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Womens Skis

Ladies, Don’t Let Shop Guys Sell You Short Skis

With new ski technologies, the old chin rule doesn't apply anymore.

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Q: In the latest SKI Gear Guide, I found very few skis that come in a length less than 150cm. There was only one ski in the All-Mountain category, a few in Frontside, and none in the other categories. Maybe next year you could include a section on Petite Women Skiers. – Ellie G. (under 5-foot skier)

Most women’s-specific skis entered into SKI’s annual test come in a variety of lengths, but the shortest does usually hover around the 150cm-mark. Here’s why: In most cases, even petite women should be on a ski that’s at least 150cm long.

Modern ski technology and construction, such as rocker profiles, have made longer skis much more accessible even to shorter skiers. And in most cases, the added length of the ski is a bonus.

To help you choose the right ski length for your height and skiing ability, let’s dive deeper into how modern technology has changed the way skis perform relative to their length.

Read more: How to buy skis

Rocker Technology and Ski Length

  • Rocker technology reduces the amount of edge that makes contact with the snow
  • Skis with rockered tips (and tails) are easier to pivot and turn
  • Skis with rockered tips and tails generally ski shorter than their length

Most modern skis—even skis designed for on-trail performance—have at least a little bit of rocker in the tip. Wider skis designed primarily for off-trail performance will generally feature more rocker in both the tip and tail of the ski. If a ski is rockered in the tip (and tail), a portion of the ski’s tip (and tail) is designed to slightly curve upward away from the snow, so that this area does not make contact with the snow.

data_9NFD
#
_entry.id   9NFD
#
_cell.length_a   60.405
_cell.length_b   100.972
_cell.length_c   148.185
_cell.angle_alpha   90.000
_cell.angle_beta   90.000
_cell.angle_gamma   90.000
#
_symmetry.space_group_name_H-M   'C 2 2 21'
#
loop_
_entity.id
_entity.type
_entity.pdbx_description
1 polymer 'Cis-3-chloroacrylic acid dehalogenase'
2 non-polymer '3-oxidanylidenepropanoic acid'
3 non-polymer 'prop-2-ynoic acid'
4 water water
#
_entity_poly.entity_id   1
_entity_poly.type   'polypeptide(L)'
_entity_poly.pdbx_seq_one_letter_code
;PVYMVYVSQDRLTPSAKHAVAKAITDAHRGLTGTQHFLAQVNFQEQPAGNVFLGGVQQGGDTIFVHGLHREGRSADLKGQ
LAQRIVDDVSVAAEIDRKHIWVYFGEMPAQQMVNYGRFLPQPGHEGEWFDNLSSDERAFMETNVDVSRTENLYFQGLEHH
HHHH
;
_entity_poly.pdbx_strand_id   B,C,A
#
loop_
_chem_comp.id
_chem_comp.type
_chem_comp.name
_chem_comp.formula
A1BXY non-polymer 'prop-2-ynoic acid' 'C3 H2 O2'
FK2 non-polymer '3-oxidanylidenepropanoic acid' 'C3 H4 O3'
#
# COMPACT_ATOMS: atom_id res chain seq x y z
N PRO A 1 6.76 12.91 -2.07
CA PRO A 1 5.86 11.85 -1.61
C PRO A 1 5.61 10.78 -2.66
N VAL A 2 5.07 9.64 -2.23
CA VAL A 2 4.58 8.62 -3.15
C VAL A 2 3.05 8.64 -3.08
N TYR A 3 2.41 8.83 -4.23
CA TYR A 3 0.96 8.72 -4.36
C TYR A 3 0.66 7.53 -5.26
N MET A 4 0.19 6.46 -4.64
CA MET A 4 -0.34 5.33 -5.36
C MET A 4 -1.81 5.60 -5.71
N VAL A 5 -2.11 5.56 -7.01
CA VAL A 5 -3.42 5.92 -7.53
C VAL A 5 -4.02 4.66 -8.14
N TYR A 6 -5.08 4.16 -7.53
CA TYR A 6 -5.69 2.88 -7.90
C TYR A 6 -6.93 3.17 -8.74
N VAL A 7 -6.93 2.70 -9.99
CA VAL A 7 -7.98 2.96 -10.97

"2021 Nordica Santa Ana Powder Rocker Technology"
Illustration of Nordica’s Powder Rocker profile, used in the women’s-specific Santa Ana Free series. In the Nordica Santa Ana 104 Free and 110 Free, both the tip and tail of the ski are rockered, reducing the effective edge to the cambered portion of the ski. 

Rocker profile varies widely between ski manufacturers and the category of the ski. But whether a ski has minimal or generous rocker, this construction makes skiing easier because it reduces the effective edge of the ski, or the amount of edge that actually makes contact with the snow. Less edge contact allows the ski to pivot more easily from side to side, making turn initiation and release more effortless. But less effective edge also makes skis less stable at speed.

Related: Understanding Rocker vs. Camber Ski Technology

Whereas skis of yore without rocker used to ski true to their length because you skied the entire edge length, skis today tend to ski shorter than their length because the amount of effective edge is reduced by the rocker profile.

Previously, women were often advised to purchase skis that reached up to their chin or nose (if you were considered a beginner, the chin-rule applied). Advanced and expert women were sold skis that reached to the middle of their forehead.

But this sweeping rule is now outdated. If a woman were to choose a ski that only comes up to her nose today, chances are, that ski would ski too short for her because the rocker profile in the tip will provide less effective edge relative to the length of the ski.

So instead of relying just on height to choose the right ski length for you, you should first and foremost consider your skiing ability and where you like to ski.

Choosing Ski Length Based on Ability

  • Intermediate women should look for skis that are roughly as long as they are tall
  • Advanced and expert women should consider skis that are slightly longer than they are tall
  • You don’t have to sacrifice length for a ski that’s easier to turn; longer skis can still be forgiving
Ski rack at Ski Magazine's ski test
Ski rack at SKI Magazine’s ski test, Taos Ski Valley, N.M. Brands are encouraged to enter the same ski in multiple lengths in each category, so that testers can test a ski in a length that’s best suited to them. Photo: Keri Bascetta